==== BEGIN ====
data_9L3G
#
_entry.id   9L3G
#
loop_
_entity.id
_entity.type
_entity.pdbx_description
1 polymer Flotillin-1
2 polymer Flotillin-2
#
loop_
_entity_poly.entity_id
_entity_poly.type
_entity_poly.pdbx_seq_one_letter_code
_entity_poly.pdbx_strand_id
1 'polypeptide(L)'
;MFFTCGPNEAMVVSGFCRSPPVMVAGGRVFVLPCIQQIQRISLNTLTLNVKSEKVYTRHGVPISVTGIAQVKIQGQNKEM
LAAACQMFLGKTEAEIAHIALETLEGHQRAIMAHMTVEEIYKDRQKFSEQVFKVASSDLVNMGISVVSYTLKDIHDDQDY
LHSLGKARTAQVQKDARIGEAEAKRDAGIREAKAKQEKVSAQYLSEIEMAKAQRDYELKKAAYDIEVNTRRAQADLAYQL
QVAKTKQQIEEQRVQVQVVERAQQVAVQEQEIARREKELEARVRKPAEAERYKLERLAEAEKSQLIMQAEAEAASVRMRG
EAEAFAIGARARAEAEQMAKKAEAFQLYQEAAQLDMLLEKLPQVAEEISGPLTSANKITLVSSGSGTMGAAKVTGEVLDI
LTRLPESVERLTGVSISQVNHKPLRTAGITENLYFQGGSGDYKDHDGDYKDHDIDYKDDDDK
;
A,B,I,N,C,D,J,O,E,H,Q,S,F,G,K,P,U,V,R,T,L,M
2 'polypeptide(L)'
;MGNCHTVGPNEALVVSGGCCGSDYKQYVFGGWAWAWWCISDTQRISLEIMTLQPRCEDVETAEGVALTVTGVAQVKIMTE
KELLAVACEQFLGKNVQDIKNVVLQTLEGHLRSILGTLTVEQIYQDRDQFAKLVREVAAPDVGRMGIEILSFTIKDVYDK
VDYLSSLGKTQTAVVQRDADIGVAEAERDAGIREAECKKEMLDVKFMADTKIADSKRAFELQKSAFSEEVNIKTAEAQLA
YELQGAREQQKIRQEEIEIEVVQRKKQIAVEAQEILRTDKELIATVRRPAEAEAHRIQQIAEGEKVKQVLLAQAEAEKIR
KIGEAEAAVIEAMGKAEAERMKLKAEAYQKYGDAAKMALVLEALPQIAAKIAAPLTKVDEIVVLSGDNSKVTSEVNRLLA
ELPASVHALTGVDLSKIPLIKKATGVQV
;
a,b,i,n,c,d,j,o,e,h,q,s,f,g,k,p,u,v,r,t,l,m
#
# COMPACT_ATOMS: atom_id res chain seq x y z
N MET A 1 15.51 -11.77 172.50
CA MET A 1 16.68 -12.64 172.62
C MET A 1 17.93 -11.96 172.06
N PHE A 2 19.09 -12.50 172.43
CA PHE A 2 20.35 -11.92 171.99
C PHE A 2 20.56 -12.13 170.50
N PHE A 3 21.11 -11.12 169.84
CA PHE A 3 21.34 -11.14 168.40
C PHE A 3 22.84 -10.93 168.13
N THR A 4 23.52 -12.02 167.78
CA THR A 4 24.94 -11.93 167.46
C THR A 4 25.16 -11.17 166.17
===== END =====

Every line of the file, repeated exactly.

data_9L3G
#
_entry.id   9L3G
#
loop_
_entity.id
_entity.type
_entity.pdbx_description
1 polymer Flotillin-1
2 polymer Flotillin-2
#
loop_
_entity_poly.entity_id
_entity_poly.type
_entity_poly.pdbx_seq_one_letter_code
_entity_poly.pdbx_strand_id
1 'polypeptide(L)'
;MFFTCGPNEAMVVSGFCRSPPVMVAGGRVFVLPCIQQIQRISLNTLTLNVKSEKVYTRHGVPISVTGIAQVKIQGQNKEM
LAAACQMFLGKTEAEIAHIALETLEGHQRAIMAHMTVEEIYKDRQKFSEQVFKVASSDLVNMGISVVSYTLKDIHDDQDY
LHSLGKARTAQVQKDARIGEAEAKRDAGIREAKAKQEKVSAQYLSEIEMAKAQRDYELKKAAYDIEVNTRRAQADLAYQL
QVAKTKQQIEEQRVQVQVVERAQQVAVQEQEIARREKELEARVRKPAEAERYKLERLAEAEKSQLIMQAEAEAASVRMRG
EAEAFAIGARARAEAEQMAKKAEAFQLYQEAAQLDMLLEKLPQVAEEISGPLTSANKITLVSSGSGTMGAAKVTGEVLDI
LTRLPESVERLTGVSISQVNHKPLRTAGITENLYFQGGSGDYKDHDGDYKDHDIDYKDDDDK
;
A,B,I,N,C,D,J,O,E,H,Q,S,F,G,K,P,U,V,R,T,L,M
2 'polypeptide(L)'
;MGNCHTVGPNEALVVSGGCCGSDYKQYVFGGWAWAWWCISDTQRISLEIMTLQPRCEDVETAEGVALTVTGVAQVKIMTE
KELLAVACEQFLGKNVQDIKNVVLQTLEGHLRSILGTLTVEQIYQDRDQFAKLVREVAAPDVGRMGIEILSFTIKDVYDK
VDYLSSLGKTQTAVVQRDADIGVAEAERDAGIREAECKKEMLDVKFMADTKIADSKRAFELQKSAFSEEVNIKTAEAQLA
YELQGAREQQKIRQEEIEIEVVQRKKQIAVEAQEILRTDKELIATVRRPAEAEAHRIQQIAEGEKVKQVLLAQAEAEKIR
KIGEAEAAVIEAMGKAEAERMKLKAEAYQKYGDAAKMALVLEALPQIAAKIAAPLTKVDEIVVLSGDNSKVTSEVNRLLA
ELPASVHALTGVDLSKIPLIKKATGVQV
;
a,b,i,n,c,d,j,o,e,h,q,s,f,g,k,p,u,v,r,t,l,m
#
# COMPACT_ATOMS: atom_id res chain seq x y z
N MET A 1 15.51 -11.77 172.50
CA MET A 1 16.68 -12.64 172.62
C MET A 1 17.93 -11.96 172.06
N PHE A 2 19.09 -12.50 172.43
CA PHE A 2 20.35 -11.92 171.99
C PHE A 2 20.56 -12.13 170.50
N PHE A 3 21.11 -11.12 169.84
CA PHE A 3 21.34 -11.14 168.40
C PHE A 3 22.84 -10.93 168.13
N THR A 4 23.52 -12.02 167.78
CA THR A 4 24.94 -11.93 167.46
C THR A 4 25.16 -11.17 166.17